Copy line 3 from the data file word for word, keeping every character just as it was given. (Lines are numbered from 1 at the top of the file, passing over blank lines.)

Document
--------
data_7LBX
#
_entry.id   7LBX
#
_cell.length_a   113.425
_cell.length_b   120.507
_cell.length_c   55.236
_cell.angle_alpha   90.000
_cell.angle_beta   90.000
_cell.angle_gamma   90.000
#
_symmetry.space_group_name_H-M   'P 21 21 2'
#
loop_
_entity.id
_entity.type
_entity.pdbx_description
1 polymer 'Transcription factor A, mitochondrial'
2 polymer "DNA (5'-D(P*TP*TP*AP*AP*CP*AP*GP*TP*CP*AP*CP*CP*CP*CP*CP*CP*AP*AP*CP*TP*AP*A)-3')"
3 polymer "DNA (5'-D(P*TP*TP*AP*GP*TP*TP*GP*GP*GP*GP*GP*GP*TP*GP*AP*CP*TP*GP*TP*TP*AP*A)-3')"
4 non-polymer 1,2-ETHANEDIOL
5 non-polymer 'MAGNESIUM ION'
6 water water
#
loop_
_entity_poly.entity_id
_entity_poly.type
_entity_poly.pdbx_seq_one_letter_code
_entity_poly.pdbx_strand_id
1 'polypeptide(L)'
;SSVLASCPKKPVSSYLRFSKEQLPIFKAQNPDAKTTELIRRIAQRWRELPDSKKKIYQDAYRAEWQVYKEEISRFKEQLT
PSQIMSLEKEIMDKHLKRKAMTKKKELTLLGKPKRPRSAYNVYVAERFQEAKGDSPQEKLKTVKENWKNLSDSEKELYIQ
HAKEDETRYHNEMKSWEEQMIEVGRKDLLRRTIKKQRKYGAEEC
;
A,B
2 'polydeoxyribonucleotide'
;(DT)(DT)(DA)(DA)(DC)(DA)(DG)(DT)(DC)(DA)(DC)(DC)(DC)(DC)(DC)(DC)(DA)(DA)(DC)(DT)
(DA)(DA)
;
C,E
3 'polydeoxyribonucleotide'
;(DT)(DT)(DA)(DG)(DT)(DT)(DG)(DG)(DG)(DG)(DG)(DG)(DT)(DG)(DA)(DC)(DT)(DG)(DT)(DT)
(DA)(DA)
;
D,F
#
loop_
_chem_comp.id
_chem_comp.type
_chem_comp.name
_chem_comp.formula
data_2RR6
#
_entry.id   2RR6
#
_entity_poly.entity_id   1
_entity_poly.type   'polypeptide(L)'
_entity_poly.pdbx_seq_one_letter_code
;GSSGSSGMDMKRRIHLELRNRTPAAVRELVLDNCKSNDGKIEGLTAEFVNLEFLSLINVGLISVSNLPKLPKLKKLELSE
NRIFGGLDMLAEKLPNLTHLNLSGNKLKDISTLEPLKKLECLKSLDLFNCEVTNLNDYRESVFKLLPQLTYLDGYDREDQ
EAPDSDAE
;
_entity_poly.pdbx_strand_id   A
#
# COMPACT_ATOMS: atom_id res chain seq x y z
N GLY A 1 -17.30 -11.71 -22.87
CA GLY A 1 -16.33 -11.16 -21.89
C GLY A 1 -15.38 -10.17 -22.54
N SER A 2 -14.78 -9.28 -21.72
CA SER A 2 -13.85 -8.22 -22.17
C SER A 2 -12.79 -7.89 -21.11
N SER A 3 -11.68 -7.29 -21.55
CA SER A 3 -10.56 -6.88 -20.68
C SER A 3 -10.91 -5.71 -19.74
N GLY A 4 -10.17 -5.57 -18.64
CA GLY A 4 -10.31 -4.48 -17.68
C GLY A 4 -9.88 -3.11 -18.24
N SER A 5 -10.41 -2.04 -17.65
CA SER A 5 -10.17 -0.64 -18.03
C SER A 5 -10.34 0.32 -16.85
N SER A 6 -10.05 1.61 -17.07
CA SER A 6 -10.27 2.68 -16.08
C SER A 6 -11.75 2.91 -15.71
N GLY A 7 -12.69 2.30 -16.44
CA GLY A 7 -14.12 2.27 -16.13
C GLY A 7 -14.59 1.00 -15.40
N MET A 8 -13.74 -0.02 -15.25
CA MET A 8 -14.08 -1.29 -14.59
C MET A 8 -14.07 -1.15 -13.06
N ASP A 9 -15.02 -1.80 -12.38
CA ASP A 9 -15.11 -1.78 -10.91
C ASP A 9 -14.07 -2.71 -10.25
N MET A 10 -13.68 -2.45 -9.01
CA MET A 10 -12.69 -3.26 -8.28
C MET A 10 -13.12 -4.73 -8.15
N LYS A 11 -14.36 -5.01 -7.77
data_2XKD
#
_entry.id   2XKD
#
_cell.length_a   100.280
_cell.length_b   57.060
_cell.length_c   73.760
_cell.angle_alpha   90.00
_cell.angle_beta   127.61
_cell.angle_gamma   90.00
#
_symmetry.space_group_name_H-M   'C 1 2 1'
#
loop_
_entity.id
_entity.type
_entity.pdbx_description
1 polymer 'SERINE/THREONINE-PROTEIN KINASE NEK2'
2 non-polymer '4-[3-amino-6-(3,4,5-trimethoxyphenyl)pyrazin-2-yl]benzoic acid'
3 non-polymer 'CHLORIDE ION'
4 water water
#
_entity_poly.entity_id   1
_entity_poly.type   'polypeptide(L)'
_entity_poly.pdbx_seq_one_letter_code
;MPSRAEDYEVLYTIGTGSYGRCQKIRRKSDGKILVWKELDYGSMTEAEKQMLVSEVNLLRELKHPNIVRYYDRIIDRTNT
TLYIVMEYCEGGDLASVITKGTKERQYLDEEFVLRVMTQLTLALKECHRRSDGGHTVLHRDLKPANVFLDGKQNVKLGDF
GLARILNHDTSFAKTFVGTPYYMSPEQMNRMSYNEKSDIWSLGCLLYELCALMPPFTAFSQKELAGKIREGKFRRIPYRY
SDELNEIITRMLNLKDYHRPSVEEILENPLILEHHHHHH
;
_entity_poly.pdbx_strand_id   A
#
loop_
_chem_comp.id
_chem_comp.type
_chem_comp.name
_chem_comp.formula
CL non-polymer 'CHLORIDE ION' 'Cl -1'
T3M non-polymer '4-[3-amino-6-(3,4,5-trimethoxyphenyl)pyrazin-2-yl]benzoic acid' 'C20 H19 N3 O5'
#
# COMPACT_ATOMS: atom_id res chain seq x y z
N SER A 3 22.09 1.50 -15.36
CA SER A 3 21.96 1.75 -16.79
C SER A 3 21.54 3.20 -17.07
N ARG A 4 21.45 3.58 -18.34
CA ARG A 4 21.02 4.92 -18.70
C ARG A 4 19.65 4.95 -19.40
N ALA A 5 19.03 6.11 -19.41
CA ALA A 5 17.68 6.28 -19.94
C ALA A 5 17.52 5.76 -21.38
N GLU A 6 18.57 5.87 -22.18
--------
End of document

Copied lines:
_entry.id   7LBX